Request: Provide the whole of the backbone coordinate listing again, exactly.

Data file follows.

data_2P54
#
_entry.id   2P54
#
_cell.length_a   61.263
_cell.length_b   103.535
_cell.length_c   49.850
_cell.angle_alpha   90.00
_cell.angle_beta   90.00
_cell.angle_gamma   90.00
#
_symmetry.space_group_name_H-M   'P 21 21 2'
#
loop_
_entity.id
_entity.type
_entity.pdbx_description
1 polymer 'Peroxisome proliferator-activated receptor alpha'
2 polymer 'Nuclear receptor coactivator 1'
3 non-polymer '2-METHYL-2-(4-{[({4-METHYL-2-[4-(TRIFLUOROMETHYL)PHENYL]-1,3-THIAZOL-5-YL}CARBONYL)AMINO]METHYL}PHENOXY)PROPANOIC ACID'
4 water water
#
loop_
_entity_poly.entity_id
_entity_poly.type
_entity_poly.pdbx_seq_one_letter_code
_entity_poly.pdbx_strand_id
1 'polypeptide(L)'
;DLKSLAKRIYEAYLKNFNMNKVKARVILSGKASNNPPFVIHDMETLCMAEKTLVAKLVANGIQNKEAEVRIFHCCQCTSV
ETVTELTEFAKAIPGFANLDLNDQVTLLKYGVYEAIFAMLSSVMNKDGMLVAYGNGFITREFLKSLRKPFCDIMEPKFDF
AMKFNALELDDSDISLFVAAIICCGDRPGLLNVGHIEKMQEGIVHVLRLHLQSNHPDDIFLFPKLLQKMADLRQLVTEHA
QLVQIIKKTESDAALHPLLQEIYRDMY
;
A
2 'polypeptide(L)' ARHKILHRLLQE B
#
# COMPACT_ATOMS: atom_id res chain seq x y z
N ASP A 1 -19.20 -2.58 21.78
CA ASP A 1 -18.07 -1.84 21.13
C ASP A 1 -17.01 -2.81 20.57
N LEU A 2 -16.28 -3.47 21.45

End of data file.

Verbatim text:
data_2P54
#
_entry.id   2P54
#
_cell.length_a   61.263
_cell.length_b   103.535
_cell.length_c   49.850
_cell.angle_alpha   90.00
_cell.angle_beta   90.00
_cell.angle_gamma   90.00
#
_symmetry.space_group_name_H-M   'P 21 21 2'
#
loop_
_entity.id
_entity.type
_entity.pdbx_description
1 polymer 'Peroxisome proliferator-activated receptor alpha'
2 polymer 'Nuclear receptor coactivator 1'
3 non-polymer '2-METHYL-2-(4-{[({4-METHYL-2-[4-(TRIFLUOROMETHYL)PHENYL]-1,3-THIAZOL-5-YL}CARBONYL)AMINO]METHYL}PHENOXY)PROPANOIC ACID'
4 water water
#
loop_
_entity_poly.entity_id
_entity_poly.type
_entity_poly.pdbx_seq_one_letter_code
_entity_poly.pdbx_strand_id
1 'polypeptide(L)'
;DLKSLAKRIYEAYLKNFNMNKVKARVILSGKASNNPPFVIHDMETLCMAEKTLVAKLVANGIQNKEAEVRIFHCCQCTSV
ETVTELTEFAKAIPGFANLDLNDQVTLLKYGVYEAIFAMLSSVMNKDGMLVAYGNGFITREFLKSLRKPFCDIMEPKFDF
AMKFNALELDDSDISLFVAAIICCGDRPGLLNVGHIEKMQEGIVHVLRLHLQSNHPDDIFLFPKLLQKMADLRQLVTEHA
QLVQIIKKTESDAALHPLLQEIYRDMY
;
A
2 'polypeptide(L)' ARHKILHRLLQE B
#
# COMPACT_ATOMS: atom_id res chain seq x y z
N ASP A 1 -19.20 -2.58 21.78
CA ASP A 1 -18.07 -1.84 21.13
C ASP A 1 -17.01 -2.81 20.57
N LEU A 2 -16.28 -3.47 21.45